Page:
Duquesne Light asks PUC for rate hike; residential bills would increase 10%
Duquesne Light wants to raise prices across the board, including a 10 percent increase for its average residential customer, the company announced on Friday.
Pennsylvania's Office of Consumer Advocate is likely to file a complaint, triggering a detailed review of the request, said Tanya J. McCloskey, acting consumer advocate. The electricity distribution company is asking for a 17 percent increase in what it charges all of its 584,000 customers for operating the electric grid in most of Allegheny and Beaver counties, she added.
“It is a significant increase,” she said. “We are going to take a good look at this case.”
The company on Friday filed a base-rate increase request with the Public Utility Commission. It wants to bring in an extra $76.3 million, an 11.3 percent increase to its annual revenue, spokesman Joey Vallarian said in a statement.
It plans to upgrade its grid, its customer information system, its vegetation management and Internet security, Vallarian said. Companies often get the best service reviews when they actively communicate with their customers, especially during outages, industry surveys have shown. Duquesne Light hasn't updated its system since the 1990s and wants to offer customers better account access online, Vallarian said.
The average residential customer who doesn't have electric heat will pay about $8 more a month, with a bill of $86, according to the company's data. It will increase the average commercial customer's bill to about $900 a month, up $47. The average large industrial customer will pay $16,680 a month, up $500.
Timothy Puko is a staff writer for Trib Total Media. He can be reached at 412-320-7991 or firstname.lastname@example.org.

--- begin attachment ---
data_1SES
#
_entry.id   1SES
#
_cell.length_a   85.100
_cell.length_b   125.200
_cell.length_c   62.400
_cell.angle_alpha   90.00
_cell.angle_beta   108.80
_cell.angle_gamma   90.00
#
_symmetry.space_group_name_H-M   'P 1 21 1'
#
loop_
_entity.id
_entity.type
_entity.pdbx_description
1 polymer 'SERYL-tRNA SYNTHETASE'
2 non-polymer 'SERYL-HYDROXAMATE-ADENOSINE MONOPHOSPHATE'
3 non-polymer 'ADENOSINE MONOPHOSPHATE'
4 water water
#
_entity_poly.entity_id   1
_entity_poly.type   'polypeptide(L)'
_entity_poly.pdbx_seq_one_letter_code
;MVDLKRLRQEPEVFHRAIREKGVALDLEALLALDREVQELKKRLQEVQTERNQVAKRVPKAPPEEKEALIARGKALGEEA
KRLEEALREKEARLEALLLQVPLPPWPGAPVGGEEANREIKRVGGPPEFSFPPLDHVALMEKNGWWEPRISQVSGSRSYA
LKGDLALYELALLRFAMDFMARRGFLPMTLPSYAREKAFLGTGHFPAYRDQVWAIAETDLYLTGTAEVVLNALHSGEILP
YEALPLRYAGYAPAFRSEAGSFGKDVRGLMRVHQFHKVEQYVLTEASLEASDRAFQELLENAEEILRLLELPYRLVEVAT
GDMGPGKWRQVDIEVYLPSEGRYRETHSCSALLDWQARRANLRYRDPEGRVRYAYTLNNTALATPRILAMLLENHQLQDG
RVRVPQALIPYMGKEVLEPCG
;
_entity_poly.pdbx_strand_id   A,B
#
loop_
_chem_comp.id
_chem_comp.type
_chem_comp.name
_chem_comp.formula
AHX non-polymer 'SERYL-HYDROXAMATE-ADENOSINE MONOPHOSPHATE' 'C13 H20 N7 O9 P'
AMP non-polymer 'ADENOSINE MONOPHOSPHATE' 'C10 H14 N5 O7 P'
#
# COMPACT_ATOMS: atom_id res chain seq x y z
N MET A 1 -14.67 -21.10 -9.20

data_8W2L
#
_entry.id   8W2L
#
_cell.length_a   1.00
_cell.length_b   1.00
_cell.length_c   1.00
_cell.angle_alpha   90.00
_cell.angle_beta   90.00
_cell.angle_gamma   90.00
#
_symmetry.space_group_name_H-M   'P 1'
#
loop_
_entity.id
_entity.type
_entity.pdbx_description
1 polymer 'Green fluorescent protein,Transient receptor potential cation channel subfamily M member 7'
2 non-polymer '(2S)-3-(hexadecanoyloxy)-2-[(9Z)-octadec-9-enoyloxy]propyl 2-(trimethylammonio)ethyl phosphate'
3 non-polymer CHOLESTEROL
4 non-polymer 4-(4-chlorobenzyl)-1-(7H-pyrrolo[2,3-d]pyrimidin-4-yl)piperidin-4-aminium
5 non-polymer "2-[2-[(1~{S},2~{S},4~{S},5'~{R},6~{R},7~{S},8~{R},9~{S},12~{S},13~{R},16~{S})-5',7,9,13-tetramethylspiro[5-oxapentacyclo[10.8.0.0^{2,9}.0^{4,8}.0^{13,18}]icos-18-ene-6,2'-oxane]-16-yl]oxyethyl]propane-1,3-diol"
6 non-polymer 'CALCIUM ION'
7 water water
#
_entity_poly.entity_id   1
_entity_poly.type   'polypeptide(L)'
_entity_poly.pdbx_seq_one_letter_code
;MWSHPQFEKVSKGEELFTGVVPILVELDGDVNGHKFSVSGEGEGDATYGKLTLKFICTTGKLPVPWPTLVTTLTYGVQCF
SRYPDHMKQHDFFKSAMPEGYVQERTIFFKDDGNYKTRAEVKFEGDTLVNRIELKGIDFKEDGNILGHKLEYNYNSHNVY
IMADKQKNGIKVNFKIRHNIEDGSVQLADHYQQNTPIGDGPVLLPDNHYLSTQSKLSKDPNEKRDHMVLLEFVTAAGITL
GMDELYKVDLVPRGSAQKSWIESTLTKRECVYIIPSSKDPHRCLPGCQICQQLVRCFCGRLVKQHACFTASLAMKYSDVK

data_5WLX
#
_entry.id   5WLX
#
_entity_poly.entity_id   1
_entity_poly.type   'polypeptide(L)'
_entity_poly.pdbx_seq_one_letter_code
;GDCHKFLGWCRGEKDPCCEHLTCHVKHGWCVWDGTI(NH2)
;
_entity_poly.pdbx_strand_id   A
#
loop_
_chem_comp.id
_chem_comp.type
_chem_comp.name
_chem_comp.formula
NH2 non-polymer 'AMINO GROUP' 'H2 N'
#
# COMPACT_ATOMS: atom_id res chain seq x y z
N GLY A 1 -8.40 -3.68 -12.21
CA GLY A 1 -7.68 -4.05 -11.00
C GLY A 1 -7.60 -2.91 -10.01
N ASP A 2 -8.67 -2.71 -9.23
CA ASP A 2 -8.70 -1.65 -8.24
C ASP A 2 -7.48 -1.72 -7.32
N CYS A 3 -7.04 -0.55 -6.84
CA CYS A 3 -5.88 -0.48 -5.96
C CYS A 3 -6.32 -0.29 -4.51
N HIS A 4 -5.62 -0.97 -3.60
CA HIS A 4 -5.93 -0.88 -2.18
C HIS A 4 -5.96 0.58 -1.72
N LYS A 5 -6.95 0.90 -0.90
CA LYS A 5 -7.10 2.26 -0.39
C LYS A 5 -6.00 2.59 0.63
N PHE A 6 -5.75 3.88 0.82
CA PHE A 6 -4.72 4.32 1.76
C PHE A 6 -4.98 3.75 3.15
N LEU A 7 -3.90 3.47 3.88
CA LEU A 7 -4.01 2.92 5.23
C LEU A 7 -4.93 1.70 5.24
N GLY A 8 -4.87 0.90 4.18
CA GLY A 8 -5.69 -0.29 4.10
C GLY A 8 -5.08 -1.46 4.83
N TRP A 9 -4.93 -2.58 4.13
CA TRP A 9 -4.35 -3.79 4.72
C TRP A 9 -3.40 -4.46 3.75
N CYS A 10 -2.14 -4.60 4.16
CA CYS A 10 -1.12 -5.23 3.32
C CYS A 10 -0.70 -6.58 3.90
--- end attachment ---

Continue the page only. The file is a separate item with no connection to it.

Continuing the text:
Show commenting policy
TribLive commenting policy
You are solely responsible for your comments and by using TribLive.com you agree to our Terms of Service.
We moderate comments. Our goal is to provide substantive commentary for a general readership. By screening submissions, we provide a space where readers can share intelligent and informed commentary that enhances the quality of our news and information.
While most comments will be posted if they are on-topic and not abusive, moderating decisions are subjective. We will make them as carefully and consistently as we can. Because of the volume of reader comments, we cannot review individual moderation decisions with readers.
We value thoughtful comments representing a range of views that make their point quickly and politely. We make an effort to protect discussions from repeated comments either by the same reader or different readers.
We follow the same standards for taste as the daily newspaper. A few things we won't tolerate: personal attacks, obscenity, vulgarity, profanity (including expletives and letters followed by dashes), commercial promotion, impersonations, incoherence, proselytizing and SHOUTING. Don't include URLs to Web sites.
We do not edit comments. They are either approved or deleted. We reserve the right to edit a comment that is quoted or excerpted in an article. In this case, we may fix spelling and punctuation.
We welcome strong opinions and criticism of our work, but we don't want comments to become bogged down with discussions of our policies and we will moderate accordingly.
We appreciate it when readers and people quoted in articles or blog posts point out errors of fact or emphasis and will investigate all assertions. But these suggestions should be sent via e-mail. To avoid distracting other readers, we won't publish comments that suggest a correction. Instead, corrections will be made in a blog post or in an article.
- Federal appeals court deals blow to Affordable Care Act
- Latrobe’s Ci Medical Technologies transforms to medical device business
- Gas pipeline issues challenge for producers, users
- Allegheny Technologies reports 2Q loss despite higher sales
- U.S. stocks slip to start the week; Six Flags sinks
- Congress may crimp offshore merger tax relief
- Checking account holdings reach 25-year high
- Grads’ starting salaries way behind average
- Workers strive for independence in ‘flex economy’
- PPG to sell Illinois glass plant, shift operations to other sites in North America
- EDMC makes another round of layoffs